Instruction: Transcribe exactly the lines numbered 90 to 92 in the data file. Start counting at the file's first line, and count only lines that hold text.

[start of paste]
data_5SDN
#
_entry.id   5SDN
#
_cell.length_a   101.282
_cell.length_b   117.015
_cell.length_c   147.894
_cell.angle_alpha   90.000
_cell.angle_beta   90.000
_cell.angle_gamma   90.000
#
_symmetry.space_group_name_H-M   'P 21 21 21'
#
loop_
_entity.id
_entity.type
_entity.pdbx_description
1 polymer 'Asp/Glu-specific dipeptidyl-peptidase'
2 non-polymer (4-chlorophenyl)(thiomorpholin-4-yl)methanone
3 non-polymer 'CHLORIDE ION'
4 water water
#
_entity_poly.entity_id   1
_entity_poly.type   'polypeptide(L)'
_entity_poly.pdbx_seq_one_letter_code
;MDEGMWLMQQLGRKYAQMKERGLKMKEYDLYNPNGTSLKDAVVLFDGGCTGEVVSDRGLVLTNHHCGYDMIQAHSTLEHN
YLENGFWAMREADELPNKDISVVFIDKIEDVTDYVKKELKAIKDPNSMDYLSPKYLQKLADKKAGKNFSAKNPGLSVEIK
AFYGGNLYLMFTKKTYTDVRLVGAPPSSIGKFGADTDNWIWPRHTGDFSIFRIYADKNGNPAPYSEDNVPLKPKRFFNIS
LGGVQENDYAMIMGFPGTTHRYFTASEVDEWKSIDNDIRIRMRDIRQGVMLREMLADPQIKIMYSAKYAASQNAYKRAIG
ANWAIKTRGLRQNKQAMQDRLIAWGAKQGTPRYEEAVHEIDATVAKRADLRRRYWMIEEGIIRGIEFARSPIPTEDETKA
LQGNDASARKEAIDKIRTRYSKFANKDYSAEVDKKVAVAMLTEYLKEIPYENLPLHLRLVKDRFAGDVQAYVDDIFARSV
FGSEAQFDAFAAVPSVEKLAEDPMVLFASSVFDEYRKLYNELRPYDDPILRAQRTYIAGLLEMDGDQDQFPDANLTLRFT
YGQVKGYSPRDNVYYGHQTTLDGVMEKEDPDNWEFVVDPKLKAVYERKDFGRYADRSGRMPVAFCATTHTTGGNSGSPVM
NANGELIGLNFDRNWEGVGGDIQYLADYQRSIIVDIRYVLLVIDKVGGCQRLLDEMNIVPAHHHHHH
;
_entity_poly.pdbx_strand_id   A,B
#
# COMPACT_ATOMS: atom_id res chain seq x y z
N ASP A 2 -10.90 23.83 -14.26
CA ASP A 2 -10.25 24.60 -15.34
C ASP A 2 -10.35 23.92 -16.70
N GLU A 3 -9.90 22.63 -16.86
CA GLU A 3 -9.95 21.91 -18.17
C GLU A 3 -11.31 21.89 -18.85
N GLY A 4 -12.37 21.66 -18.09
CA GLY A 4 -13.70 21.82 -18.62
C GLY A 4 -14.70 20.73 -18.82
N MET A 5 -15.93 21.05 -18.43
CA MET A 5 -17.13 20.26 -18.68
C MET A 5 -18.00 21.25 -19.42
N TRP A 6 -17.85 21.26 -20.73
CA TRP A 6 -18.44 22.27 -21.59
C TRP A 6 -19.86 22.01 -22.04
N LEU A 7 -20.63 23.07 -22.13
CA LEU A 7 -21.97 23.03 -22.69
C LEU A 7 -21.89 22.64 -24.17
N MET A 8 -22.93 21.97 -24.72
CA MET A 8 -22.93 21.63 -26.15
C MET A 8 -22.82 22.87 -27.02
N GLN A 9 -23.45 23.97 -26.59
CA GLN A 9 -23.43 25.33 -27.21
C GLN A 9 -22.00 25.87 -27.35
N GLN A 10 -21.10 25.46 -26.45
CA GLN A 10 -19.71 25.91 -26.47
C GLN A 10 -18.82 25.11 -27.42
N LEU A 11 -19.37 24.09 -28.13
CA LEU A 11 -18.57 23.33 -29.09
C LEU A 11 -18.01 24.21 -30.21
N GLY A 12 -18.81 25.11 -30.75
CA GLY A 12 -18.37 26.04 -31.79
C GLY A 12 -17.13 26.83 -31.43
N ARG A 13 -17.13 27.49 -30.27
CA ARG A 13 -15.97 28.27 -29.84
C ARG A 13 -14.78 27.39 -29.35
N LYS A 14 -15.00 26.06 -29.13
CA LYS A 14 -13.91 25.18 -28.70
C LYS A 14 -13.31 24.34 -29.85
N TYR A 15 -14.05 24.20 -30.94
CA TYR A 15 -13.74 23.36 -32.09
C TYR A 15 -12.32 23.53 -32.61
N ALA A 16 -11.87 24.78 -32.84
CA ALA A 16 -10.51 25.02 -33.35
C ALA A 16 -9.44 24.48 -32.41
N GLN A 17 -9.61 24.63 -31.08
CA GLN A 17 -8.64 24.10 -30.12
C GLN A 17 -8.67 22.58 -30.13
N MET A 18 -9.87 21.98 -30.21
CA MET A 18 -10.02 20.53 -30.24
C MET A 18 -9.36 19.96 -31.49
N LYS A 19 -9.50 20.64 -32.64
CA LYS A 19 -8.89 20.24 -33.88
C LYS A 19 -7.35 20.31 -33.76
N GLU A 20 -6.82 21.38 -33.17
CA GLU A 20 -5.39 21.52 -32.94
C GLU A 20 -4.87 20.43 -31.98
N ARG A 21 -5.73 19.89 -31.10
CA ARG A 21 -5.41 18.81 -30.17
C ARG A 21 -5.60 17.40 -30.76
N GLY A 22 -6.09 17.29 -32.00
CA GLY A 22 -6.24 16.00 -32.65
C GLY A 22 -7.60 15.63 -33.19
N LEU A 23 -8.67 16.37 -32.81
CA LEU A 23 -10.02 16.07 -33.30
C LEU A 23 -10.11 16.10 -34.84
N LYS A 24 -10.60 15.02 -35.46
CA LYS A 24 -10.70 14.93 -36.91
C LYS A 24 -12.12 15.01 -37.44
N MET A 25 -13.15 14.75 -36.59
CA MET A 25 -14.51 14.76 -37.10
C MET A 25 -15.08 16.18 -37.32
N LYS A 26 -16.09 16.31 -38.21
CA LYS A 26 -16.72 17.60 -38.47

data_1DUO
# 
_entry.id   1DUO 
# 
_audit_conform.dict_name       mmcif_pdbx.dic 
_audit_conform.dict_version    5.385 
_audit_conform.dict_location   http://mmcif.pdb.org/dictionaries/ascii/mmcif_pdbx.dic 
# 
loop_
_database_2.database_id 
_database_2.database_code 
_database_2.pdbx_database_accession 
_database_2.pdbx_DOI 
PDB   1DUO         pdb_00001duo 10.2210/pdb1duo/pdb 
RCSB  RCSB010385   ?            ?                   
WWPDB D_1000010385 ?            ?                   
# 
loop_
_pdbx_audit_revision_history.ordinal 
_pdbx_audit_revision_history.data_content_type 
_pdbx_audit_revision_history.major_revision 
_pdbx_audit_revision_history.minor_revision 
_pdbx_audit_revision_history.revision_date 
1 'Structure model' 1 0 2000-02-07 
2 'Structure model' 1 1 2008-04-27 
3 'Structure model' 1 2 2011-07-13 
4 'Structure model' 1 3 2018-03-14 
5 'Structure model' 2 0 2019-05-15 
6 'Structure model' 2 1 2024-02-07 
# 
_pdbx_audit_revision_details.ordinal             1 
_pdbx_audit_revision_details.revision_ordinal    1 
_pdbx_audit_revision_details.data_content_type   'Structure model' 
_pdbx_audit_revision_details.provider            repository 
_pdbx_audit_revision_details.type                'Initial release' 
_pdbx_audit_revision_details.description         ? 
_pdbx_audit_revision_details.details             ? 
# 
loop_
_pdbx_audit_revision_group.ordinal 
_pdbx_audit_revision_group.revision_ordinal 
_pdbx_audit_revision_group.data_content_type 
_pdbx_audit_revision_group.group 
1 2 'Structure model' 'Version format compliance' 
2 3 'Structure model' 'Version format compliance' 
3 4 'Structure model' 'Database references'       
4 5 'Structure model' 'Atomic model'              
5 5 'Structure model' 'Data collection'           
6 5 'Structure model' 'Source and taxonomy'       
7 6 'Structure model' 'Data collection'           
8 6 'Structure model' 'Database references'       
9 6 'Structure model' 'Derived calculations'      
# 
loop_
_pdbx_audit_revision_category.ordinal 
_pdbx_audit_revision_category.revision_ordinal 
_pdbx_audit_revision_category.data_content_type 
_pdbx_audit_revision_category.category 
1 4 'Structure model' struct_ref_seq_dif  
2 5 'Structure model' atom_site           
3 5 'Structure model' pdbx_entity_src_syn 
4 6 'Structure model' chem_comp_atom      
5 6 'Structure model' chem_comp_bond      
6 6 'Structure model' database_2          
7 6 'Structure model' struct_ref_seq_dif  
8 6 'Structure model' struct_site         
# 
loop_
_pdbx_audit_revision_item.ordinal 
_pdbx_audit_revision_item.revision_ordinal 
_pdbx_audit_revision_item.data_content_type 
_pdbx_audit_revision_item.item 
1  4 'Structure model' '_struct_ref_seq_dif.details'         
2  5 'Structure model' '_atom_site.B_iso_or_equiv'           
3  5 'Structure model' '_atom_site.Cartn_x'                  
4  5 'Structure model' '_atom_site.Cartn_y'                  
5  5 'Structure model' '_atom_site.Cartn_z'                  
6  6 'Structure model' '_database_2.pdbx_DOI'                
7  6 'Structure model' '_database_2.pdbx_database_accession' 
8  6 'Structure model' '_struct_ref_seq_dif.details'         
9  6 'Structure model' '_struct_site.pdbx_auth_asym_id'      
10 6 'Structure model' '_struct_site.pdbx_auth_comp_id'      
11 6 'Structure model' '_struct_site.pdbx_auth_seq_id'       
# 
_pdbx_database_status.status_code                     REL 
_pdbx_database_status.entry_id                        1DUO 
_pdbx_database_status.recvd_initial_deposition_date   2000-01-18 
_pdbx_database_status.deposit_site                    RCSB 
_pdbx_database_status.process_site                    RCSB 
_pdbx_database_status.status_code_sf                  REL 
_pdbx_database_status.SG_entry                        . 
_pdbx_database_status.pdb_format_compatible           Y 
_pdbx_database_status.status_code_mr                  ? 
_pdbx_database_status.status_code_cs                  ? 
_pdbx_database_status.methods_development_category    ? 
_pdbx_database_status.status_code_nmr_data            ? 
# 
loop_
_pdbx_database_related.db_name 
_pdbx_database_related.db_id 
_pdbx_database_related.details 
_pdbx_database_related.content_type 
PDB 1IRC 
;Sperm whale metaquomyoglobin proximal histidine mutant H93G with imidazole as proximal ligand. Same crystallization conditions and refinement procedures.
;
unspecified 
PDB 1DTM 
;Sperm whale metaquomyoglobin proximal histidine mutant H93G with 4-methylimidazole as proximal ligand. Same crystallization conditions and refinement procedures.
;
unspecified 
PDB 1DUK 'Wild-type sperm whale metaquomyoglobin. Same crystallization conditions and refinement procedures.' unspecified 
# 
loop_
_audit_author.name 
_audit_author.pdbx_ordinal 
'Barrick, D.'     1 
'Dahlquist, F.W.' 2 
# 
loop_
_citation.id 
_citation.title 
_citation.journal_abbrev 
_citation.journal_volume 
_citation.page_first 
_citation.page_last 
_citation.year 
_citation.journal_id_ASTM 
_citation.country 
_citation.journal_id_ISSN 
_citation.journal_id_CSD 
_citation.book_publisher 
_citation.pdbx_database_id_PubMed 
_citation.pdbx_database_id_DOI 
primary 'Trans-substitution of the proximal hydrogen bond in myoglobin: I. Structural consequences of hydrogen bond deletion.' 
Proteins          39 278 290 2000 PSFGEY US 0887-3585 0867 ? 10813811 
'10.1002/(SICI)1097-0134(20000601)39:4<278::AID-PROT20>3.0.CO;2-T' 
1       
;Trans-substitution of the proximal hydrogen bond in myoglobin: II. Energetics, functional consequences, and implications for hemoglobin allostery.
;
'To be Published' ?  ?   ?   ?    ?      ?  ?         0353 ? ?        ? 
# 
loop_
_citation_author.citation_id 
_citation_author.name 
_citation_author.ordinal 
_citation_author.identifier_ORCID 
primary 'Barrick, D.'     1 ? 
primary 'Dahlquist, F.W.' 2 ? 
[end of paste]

N LYS A 19 -9.50 20.64 -32.64
CA LYS A 19 -8.89 20.24 -33.88
C LYS A 19 -7.35 20.31 -33.76